INTERVIEW: Chef Jason Tan of Restaurant Euphoria — “I believe in elevating the humblest of ingredients into something extraordinary”

Chef Jason Tan. (PHOTO: Euphoria)
Chef Jason Tan. (PHOTO: Restaurant Euphoria)

SINGAPORE — My biggest regret as a food writer is in not having tasted Chef Jason Tan’s cooking back when he was in Corner House. I could only sit in silence as I hear other food writers wax lyrical about how poetically beautiful his menu was and his brilliant coinage of Gastro-Botanico to accurately describe his culinary philosophy.

During his tenure as Executive Chef, Corner House has attained and sustained their one Michelin star award in 2016, 2017, and 2018 and earned a place in Asia’s 50 best restaurants in 2016, 2017, 2018, and 2019.

Naturally, the culinary world was set abuzz when Chef Jason left his post at Corner House to open Restaurant Euphoria, a fine-dining establishment at Tras Street that serves not only as a passion project birthed but as a house dedicated to the fine art of Gastro-Botanico Essences.

It’s an opening that has had many loyal customers clamouring for a highly coveted place in the 26-seater mise-en-scene. A few days before my dinner appointment at Restaurant Euphoria, I had the honour to speak to Chef Jason Tan about his new culinary venture and what success means to a chef who has achieved so much in such a short amount of time.

Interior (PHOTO: Restaurant Euphoria)
Interior (PHOTO: Restaurant Euphoria)

How do you describe what you do to someone you’re meeting for the first time?

I am a Singaporean chef trained in classical French cuisine.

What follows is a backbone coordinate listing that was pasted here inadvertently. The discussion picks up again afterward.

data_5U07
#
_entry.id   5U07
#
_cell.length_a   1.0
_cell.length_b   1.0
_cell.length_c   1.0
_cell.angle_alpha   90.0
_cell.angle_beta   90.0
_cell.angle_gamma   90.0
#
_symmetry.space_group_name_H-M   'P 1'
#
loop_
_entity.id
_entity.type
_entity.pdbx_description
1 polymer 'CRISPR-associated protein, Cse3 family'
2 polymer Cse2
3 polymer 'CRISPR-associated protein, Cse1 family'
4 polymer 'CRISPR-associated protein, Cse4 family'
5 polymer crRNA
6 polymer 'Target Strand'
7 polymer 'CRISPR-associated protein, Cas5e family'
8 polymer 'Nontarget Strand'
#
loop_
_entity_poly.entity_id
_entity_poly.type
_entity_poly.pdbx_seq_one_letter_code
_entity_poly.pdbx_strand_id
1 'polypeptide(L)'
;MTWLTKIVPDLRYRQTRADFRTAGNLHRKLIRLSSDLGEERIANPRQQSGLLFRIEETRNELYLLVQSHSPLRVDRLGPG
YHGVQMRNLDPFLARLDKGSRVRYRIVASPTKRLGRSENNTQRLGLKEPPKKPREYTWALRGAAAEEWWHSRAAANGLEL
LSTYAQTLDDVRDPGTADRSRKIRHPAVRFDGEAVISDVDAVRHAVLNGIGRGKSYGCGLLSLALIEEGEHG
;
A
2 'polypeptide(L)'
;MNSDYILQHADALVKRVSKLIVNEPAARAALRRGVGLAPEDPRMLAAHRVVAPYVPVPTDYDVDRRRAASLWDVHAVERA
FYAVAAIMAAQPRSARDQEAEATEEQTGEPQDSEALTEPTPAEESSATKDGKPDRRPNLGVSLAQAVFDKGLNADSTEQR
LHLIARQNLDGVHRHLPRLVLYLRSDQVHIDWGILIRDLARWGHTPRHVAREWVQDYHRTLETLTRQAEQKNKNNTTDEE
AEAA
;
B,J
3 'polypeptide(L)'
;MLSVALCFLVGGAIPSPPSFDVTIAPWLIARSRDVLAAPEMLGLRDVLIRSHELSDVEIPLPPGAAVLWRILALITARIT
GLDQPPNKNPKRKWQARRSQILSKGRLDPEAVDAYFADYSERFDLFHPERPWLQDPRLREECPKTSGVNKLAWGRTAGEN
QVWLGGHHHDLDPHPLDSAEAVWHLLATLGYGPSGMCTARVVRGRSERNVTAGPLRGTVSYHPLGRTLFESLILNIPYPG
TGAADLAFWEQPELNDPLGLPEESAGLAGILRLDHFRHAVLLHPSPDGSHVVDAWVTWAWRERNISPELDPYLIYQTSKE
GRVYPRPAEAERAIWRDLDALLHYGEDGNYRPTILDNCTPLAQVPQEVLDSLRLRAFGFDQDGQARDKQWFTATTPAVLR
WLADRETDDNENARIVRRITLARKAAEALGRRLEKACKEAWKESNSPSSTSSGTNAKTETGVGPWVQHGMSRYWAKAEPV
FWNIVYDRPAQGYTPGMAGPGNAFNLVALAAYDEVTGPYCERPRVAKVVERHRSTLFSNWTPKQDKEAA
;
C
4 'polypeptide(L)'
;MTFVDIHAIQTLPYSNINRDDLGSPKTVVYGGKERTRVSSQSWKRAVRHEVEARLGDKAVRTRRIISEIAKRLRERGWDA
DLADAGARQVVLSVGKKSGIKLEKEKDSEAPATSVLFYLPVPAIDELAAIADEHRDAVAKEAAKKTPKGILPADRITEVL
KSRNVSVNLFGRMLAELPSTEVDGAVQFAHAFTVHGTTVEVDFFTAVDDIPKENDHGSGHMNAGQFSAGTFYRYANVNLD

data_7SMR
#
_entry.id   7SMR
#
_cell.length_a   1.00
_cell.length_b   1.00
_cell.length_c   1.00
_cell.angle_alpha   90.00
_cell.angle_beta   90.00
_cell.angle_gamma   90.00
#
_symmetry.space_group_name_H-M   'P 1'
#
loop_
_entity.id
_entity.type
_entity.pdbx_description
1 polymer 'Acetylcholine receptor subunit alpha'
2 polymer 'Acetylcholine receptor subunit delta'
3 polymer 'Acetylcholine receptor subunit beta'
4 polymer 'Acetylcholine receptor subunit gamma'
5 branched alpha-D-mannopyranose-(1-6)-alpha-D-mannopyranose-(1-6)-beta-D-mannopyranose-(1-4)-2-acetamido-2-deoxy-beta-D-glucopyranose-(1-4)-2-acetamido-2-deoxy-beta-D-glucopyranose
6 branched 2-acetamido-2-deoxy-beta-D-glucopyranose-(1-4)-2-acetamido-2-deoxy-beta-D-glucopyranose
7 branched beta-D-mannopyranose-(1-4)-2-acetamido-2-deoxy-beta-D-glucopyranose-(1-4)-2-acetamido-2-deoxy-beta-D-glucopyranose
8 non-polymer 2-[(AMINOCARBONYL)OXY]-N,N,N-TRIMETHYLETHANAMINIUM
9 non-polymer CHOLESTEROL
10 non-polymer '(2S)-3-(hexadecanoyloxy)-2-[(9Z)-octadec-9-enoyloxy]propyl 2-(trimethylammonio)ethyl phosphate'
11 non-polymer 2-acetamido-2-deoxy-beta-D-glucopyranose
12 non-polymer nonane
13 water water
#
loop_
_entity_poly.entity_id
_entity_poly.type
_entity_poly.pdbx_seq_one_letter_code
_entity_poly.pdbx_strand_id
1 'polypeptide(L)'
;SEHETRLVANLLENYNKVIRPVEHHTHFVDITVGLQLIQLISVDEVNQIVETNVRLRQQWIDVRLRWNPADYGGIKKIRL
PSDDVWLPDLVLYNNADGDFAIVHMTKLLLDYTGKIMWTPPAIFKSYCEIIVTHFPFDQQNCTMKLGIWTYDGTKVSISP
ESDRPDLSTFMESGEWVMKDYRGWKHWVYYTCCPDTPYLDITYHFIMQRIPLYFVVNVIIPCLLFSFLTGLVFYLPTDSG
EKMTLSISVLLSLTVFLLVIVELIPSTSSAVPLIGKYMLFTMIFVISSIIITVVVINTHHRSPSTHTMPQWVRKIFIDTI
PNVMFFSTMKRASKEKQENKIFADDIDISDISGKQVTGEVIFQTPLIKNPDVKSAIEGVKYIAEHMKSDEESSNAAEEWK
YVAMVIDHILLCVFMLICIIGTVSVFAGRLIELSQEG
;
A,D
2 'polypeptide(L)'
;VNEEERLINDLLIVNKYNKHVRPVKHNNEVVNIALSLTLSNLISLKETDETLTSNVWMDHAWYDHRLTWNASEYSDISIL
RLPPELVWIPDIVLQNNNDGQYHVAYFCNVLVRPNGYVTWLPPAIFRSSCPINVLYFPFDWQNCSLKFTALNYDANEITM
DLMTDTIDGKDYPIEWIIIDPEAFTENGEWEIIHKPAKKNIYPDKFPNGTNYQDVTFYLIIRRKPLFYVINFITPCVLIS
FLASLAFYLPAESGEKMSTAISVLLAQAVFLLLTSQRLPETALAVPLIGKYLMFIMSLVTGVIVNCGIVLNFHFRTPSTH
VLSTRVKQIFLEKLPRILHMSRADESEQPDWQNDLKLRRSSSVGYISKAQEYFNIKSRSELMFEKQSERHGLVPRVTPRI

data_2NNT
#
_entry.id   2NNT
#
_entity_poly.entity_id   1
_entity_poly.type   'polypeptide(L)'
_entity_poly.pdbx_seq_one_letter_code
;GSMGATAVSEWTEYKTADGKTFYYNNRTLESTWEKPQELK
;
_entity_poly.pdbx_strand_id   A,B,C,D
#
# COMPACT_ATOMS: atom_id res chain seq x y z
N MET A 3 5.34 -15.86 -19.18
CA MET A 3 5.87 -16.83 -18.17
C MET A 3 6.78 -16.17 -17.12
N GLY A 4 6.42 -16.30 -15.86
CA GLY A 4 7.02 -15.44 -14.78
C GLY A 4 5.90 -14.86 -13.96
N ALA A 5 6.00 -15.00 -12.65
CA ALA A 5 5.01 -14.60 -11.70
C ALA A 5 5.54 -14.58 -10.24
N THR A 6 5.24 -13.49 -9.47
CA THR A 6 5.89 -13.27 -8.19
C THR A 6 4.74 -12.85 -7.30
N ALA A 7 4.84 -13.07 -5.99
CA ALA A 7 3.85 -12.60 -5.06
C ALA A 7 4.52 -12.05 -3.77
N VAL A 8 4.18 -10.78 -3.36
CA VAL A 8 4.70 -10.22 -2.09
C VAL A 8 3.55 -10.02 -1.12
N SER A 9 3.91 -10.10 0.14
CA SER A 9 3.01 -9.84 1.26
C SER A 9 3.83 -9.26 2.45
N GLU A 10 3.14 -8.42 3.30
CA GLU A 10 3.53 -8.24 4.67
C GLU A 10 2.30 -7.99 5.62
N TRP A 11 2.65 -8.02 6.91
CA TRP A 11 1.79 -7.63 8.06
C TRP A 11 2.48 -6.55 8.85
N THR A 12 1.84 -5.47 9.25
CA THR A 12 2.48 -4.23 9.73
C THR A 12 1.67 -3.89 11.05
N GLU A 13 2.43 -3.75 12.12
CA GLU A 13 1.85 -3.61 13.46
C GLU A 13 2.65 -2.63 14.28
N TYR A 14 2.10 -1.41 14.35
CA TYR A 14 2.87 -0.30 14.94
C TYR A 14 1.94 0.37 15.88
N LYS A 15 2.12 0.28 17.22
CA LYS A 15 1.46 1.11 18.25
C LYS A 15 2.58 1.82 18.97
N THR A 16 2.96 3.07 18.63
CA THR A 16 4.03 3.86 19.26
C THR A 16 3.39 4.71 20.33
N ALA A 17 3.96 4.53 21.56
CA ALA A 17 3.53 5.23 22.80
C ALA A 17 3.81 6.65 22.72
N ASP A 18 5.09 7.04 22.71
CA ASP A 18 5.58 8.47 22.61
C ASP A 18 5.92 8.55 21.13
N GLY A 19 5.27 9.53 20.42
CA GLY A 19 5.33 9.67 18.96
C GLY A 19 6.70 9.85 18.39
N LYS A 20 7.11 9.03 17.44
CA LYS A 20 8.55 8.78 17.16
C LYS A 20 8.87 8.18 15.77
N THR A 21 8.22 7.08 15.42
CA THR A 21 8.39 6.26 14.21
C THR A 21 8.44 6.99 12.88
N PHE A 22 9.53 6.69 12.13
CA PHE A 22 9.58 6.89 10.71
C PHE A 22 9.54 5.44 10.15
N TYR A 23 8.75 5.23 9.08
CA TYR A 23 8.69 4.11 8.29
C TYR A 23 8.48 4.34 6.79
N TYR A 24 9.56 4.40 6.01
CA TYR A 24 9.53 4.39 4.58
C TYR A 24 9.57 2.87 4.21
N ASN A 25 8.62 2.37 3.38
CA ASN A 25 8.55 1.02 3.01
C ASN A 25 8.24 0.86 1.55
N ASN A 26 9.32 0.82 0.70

In 2014, as chef and co-owner of Corner House, I launched my culinary philosophy of Gastro-Botanica – a cuisine based on Contemporary French techniques with global ingredients and influences - where I present a gastronomic experience of carefully sourced and prepared premium vegetables, meats and seafood; with botanical elements of vegetables, tubers, herbs, spices and fruits given prominence and special elaboration on the plate. The restaurant was awarded both the Asia’s 50 Best Restaurant, as well as one-Michelin star in 2016-2020 while I was at the helm.

At the start of November, I launched my very own restaurant, Restaurant Euphoria with my partner Arissa Wang, and have introduced Gastro-Botanica 2.0—which is based on my original cuisine while elevating the role of botanicals.

Here I introduced GastroBotanica Essences—La Symphonie de Légumes; comprising meatless base sauces made from pure botanical extractions and reductions that serve the purpose of flavouring the dishes. This marks a radical departure from the foundational ‘mother sauces’ of French haute cuisine and paves the way for further innovation.

My favourite vegetable is onions, and my signature dish features Cévennes onion celebrated four ways, ‘My Favourite Vegetable’, and recently at Restaurant Euphoria, I have introduced a new dish featuring five different onions in one creation, the Oignon Jamboree. I also believe in elevating the humblest of ingredients into something extraordinary – such as presenting onions, carrots, and corn prominently on the fine dining plate.

Oignon Jamboree (PHOTO: Restaurant Euphoria)
Oignon Jamboree (PHOTO: Restaurant Euphoria)

What does success in the F&B industry mean to you, and where do you place your progress within this definition?

One of the key successes is to be able to fulfil what we set out to achieve at Restaurant Euphoria—like its namesake, to give happiness, joy and create indelible memories for our diners. Delightful and memorable meals over the years have given me immeasurable pleasure, and I hope to create a restaurant in the industry that allows me to provide that same kind of joy and happiness to my guests.